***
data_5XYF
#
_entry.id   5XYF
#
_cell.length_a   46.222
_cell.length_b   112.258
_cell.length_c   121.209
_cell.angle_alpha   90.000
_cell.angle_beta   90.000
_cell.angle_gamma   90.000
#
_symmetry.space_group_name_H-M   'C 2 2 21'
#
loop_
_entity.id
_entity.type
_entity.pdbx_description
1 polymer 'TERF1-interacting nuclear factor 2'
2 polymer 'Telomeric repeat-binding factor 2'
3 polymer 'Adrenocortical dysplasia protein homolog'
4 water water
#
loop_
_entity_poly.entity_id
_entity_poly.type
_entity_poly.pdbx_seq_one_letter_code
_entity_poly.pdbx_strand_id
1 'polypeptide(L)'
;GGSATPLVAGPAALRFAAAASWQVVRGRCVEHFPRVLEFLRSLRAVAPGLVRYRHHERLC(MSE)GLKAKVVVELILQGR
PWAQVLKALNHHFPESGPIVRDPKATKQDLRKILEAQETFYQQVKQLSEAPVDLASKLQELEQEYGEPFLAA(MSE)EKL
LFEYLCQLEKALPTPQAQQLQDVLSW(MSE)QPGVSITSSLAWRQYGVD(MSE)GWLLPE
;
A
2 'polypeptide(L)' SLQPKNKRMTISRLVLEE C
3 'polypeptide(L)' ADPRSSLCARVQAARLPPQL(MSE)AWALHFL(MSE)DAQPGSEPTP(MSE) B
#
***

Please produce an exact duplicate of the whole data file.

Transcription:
data_5XYF
#
_entry.id   5XYF
#
_cell.length_a   46.222
_cell.length_b   112.258
_cell.length_c   121.209
_cell.angle_alpha   90.000
_cell.angle_beta   90.000
_cell.angle_gamma   90.000
#
_symmetry.space_group_name_H-M   'C 2 2 21'
#
loop_
_entity.id
_entity.type
_entity.pdbx_description
1 polymer 'TERF1-interacting nuclear factor 2'
2 polymer 'Telomeric repeat-binding factor 2'
3 polymer 'Adrenocortical dysplasia protein homolog'
4 water water
#
loop_
_entity_poly.entity_id
_entity_poly.type
_entity_poly.pdbx_seq_one_letter_code
_entity_poly.pdbx_strand_id
1 'polypeptide(L)'
;GGSATPLVAGPAALRFAAAASWQVVRGRCVEHFPRVLEFLRSLRAVAPGLVRYRHHERLC(MSE)GLKAKVVVELILQGR
PWAQVLKALNHHFPESGPIVRDPKATKQDLRKILEAQETFYQQVKQLSEAPVDLASKLQELEQEYGEPFLAA(MSE)EKL
LFEYLCQLEKALPTPQAQQLQDVLSW(MSE)QPGVSITSSLAWRQYGVD(MSE)GWLLPE
;
A
2 'polypeptide(L)' SLQPKNKRMTISRLVLEE C
3 'polypeptide(L)' ADPRSSLCARVQAARLPPQL(MSE)AWALHFL(MSE)DAQPGSEPTP(MSE) B
#